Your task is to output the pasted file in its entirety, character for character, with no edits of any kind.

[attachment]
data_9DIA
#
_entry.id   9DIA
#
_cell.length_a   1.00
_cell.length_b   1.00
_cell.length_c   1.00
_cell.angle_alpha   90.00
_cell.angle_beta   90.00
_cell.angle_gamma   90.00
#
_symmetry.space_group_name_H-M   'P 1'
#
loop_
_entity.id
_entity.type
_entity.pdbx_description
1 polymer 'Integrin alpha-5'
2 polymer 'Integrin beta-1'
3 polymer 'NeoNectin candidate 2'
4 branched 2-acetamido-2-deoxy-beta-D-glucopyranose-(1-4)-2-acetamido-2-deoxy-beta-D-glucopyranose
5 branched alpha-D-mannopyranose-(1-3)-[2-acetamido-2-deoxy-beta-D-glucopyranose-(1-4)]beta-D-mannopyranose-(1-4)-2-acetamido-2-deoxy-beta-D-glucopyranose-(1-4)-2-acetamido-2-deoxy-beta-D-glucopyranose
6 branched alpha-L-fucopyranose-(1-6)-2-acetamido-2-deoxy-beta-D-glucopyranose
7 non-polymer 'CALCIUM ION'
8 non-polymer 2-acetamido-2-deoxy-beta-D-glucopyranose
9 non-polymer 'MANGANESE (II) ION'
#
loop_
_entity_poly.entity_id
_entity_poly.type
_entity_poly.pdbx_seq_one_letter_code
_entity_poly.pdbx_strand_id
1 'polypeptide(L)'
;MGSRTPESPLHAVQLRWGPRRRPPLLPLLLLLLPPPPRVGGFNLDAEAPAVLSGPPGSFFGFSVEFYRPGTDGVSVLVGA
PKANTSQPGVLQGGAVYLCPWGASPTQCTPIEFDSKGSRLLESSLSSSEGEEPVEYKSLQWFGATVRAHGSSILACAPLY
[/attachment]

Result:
data_9DIA
#
_entry.id   9DIA
#
_cell.length_a   1.00
_cell.length_b   1.00
_cell.length_c   1.00
_cell.angle_alpha   90.00
_cell.angle_beta   90.00
_cell.angle_gamma   90.00
#
_symmetry.space_group_name_H-M   'P 1'
#
loop_
_entity.id
_entity.type
_entity.pdbx_description
1 polymer 'Integrin alpha-5'
2 polymer 'Integrin beta-1'
3 polymer 'NeoNectin candidate 2'
4 branched 2-acetamido-2-deoxy-beta-D-glucopyranose-(1-4)-2-acetamido-2-deoxy-beta-D-glucopyranose
5 branched alpha-D-mannopyranose-(1-3)-[2-acetamido-2-deoxy-beta-D-glucopyranose-(1-4)]beta-D-mannopyranose-(1-4)-2-acetamido-2-deoxy-beta-D-glucopyranose-(1-4)-2-acetamido-2-deoxy-beta-D-glucopyranose
6 branched alpha-L-fucopyranose-(1-6)-2-acetamido-2-deoxy-beta-D-glucopyranose
7 non-polymer 'CALCIUM ION'
8 non-polymer 2-acetamido-2-deoxy-beta-D-glucopyranose
9 non-polymer 'MANGANESE (II) ION'
#
loop_
_entity_poly.entity_id
_entity_poly.type
_entity_poly.pdbx_seq_one_letter_code
_entity_poly.pdbx_strand_id
1 'polypeptide(L)'
;MGSRTPESPLHAVQLRWGPRRRPPLLPLLLLLLPPPPRVGGFNLDAEAPAVLSGPPGSFFGFSVEFYRPGTDGVSVLVGA
PKANTSQPGVLQGGAVYLCPWGASPTQCTPIEFDSKGSRLLESSLSSSEGEEPVEYKSLQWFGATVRAHGSSILACAPLY